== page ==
SassafrasBirdsnest ferns and Syzygium floribundum

Botanical name             Doryphora sassafras

A common name           Sassafras


Young plant

Doryphora sassafras young plantDoryphora sassafras, early on.  They are one of those species who I know to live for quite some time.

Plenty of Small Leaf Privett here.  Doryphora sassafras is one of those species that will continue growing when the light levels are too low for Small Leaved Privett to continue growing.

The terminal shoot is between pair of leaves nearest the top of the image in the middle.

This little plant is on a South facing hill side not far from the house.

Doryphora sassafras seedling

There are at least 4 thin Doryphora sassafras saplings here.  Mouse over to find them.

These are  some of quite a few Sassafras in the this location, not far from the bottom of a large gulley. 

This gully holds a category one stream which seems to flow above ground most of the year for the past few years.

There are a couple of moderate sized Sassafras just up hill, this slope faces West.

Doryphora sassafras saplingThe photo at left was taken by turning right and shooting from the same position as the photo above.

This Sassafras is just down hill from a Syzygium smithii.


Doryphora sassafras saplingsThese 2 well established young trees, about 5 metres tall, are part of a colony that stretches along a south facing hill side some 100 metres or so, it used to extend down to Mooral Creek Rd but the survivors down there died in the drought during 2003.  One of those 2 I suspect was a resprouting cut log, about a 60cm in diameter, rather than a seedling growing from underneath the log.  The foliage was mature.

I wrote the para above about 3 years ago.  About 2 months ago I found a very healthy seedling, about 30cm tall, under a very dense Small Leaf Privett canopy, down by Mooral Creek, on the other side of Mooral Creek Rd.  This seedling would get no direct sunlight at all, proving to me again that they will indeed grow in the dense forest without sun until they become emergent at 35 or so metres tall given enough time.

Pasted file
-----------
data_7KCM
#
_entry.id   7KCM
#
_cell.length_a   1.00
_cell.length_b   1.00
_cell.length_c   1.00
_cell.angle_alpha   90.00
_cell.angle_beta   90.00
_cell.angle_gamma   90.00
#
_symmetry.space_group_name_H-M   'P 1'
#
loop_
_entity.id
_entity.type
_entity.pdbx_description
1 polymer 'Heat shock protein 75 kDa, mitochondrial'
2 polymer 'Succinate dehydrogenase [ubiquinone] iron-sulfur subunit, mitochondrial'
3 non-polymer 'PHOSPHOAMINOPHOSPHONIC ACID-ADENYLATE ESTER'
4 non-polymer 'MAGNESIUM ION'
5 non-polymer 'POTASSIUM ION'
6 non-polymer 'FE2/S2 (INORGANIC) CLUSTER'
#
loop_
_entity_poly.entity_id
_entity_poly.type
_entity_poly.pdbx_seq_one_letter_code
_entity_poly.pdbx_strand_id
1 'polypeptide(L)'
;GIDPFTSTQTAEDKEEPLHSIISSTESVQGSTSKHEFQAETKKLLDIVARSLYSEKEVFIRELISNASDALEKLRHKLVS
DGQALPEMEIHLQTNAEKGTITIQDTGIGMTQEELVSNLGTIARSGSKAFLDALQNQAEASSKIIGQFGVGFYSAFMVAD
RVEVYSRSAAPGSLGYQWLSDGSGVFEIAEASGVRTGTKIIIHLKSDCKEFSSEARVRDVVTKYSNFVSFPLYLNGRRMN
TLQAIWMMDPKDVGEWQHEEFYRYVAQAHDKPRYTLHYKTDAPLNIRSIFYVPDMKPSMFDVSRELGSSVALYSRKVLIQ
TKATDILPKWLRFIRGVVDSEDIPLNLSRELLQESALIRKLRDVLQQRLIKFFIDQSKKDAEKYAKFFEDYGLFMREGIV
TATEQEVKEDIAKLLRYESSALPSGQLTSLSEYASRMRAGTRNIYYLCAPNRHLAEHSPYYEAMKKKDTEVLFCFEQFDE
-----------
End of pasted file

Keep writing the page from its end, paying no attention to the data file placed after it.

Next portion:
Reasonably mature

Doryphora sassafras flowersSome flowers from a small tree in the same colony, on  the Eastern side of a spur running off the ridge the young trees above are growing on.  This is cut out of a larger image, maybe I'm discovering I need a more powerful telephoto lense.

Doryphora sassafras flower

This Doryphora sassafras was quite heavily in flower.

Doryphora sassafras mature leaves

A variety of leaves, differing ages and conditions.  Until the tree gets somewhat older you will find leaves quite close to ground level even under more closed canopies, though not flowers, they are always a bit higher up.

Doryphora sassafras trunk

Doryphora sassafras seems to hold onto its' scars for a while, you can also see this in the flower photo, look for the mark where the leaf stalks fall off the branchlets.

You will also see occaisional faint raised rings or ripples, though often they don't encircle the trunk, perhaps semi circular ripples?

Doryphora sassafras trunk

The same trunk lower down, the bark is starting to mature. 

This Sassafras is by no means mature, at least insofar as the size of the trunk. 

Because the tree coppices it can be a little hard to determine how old it actually is, that is the main trunk can die, from axes, bull dozing, chain sawing or fire and still pop up again. 

Doryphora sassafras "trees" have been known to live for a couple of millenia in Tasmania.  It would be interesting to know if  that was the first trunk or just another coppice.

A least a couple of Syzygium species seem to do the same thing, e.g. Syzygium floribundum.

                           I will get some photos of more mature trunks when I get the camera further up the block again.